Resisting a Road

I’ve been really enjoying recently making connections with other local groups that Norwich Writers Rebel can collaborate with (Writers Rebel is the writing arm of Extinction Rebellion and I started a local Norwich group the year before last). In the pipeline, we have an event planned with Right to Roam; this is the national trespass group that claims walking rights to land that should rightfully belong to us all, in the form of walking/writing ‘Write to Roam’ day. A couple of weeks ago, as a group we were invited to visit the Wensum Woodland where a local professor of creative writing, Dr Iain Robinson, talked us through the unique ecology of the area and offered some writing activities.

This area is otherworldly in its beauty: dappled sunlight, golden-green woodland glades and home to not only an endangered chalk stream but also a colony of rare barbastelle bats. It is also a place that the council have earmarked for destruction: an unnecessary bypass road is proposed to carve through this ancient land, severing this landscape forever, at a time when people should be encouraged out of their cars, not be permitted to have mere minutes cut from their journey time. Pressure groups (most notably Stop the Wensum Link campaign) are working hard to raise awareness around this nonsensical new road.

Sometimes we have to get out there and fight for global environmental justice, and other times local justice right on our doorsteps couldn’t be more vital. Here’s to resisting a road, protecting nature and championing the richness of local habitats and ecosytems.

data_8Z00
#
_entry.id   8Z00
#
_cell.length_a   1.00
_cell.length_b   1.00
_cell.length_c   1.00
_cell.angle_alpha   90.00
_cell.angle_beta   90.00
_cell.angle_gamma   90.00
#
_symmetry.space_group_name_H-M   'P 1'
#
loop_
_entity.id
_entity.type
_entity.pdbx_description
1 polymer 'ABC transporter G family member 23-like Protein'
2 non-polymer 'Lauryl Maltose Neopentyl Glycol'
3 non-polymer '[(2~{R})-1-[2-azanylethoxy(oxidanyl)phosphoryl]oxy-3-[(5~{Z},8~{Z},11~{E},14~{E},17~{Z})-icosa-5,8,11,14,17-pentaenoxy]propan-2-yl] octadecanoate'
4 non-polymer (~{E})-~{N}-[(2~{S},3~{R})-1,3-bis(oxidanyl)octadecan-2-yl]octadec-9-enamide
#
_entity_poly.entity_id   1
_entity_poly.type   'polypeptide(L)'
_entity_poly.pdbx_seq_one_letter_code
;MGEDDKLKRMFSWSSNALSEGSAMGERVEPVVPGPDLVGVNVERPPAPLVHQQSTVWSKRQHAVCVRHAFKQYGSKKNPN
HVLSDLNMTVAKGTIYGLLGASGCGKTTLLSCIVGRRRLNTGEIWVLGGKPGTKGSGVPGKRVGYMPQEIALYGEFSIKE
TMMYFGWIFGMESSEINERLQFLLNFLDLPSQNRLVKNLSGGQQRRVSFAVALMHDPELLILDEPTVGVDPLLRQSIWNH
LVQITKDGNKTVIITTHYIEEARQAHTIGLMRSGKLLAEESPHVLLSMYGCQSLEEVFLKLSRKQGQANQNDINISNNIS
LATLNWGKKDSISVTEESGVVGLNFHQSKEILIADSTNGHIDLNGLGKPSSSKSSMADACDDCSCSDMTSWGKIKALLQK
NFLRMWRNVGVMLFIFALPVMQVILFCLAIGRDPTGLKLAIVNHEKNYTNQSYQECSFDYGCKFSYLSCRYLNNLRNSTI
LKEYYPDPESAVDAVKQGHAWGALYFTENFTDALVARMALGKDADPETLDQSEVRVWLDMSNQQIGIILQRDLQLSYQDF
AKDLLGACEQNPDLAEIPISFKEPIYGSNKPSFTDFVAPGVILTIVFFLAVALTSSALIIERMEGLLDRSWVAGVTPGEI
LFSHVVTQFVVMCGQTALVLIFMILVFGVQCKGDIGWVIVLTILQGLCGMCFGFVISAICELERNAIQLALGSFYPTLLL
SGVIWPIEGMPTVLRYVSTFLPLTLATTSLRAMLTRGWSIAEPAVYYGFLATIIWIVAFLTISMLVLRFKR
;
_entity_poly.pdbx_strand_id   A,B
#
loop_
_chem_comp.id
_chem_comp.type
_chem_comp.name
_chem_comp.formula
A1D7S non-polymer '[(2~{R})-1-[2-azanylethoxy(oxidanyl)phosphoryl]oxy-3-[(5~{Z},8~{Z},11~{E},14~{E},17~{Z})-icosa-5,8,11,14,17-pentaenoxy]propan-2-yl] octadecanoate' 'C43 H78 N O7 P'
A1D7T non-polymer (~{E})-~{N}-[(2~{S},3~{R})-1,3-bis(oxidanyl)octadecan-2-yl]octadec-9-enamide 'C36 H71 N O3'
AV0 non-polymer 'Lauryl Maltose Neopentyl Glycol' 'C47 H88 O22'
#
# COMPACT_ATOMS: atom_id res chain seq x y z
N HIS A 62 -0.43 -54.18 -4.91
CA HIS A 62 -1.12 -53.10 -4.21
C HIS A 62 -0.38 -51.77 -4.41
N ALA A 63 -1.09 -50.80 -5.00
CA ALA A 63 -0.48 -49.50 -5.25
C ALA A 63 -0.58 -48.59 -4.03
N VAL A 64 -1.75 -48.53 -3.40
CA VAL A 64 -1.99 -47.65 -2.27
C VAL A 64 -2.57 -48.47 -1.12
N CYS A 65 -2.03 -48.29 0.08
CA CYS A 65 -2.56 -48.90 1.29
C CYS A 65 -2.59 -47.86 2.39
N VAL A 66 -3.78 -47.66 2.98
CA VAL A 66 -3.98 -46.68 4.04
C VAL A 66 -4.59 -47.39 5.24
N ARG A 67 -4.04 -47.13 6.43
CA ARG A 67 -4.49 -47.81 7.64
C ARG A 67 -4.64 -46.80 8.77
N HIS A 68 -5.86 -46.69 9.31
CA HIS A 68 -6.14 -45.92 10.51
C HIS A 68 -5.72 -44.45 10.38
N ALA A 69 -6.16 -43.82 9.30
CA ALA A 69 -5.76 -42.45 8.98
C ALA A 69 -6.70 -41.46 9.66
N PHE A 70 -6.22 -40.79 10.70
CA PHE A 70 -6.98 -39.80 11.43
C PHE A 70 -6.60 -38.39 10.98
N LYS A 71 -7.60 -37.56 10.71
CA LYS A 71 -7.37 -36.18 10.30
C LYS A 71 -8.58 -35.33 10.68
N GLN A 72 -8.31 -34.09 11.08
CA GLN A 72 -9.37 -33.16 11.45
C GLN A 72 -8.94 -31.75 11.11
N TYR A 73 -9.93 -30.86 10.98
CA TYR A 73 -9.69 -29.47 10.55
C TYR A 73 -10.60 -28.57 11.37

This is a short, unedited poem I wrote in the Wensum Woods that morning.


Gossamer thin spider web threads catching

slanting sunlight with no beginning, no end,

just a line stretched across the forest floor from

here to there.

A canopy of leaves, dancing green marionettes

as tiny, winged creatures dart in and out of

the frame that holds earth, wood, foliage, sky.

Shot gun jolts me away from tree time,

back to human time, to consumption and

progression and dominion; it

catches the tail end of the breeze and

propels us to a road that will cut through

the heart of this woodland glade if we allow it to.

I breathe.

I resist.

I melt into the green womb of the woodland.

Thank you for reading this blog post. Compliment it with reading my poem Lessons in Weariness, written in custody after I was arrested for attending a demonstration in London & my blog talking about why Norwich is such a good place to run Norwich Writers Rebel.

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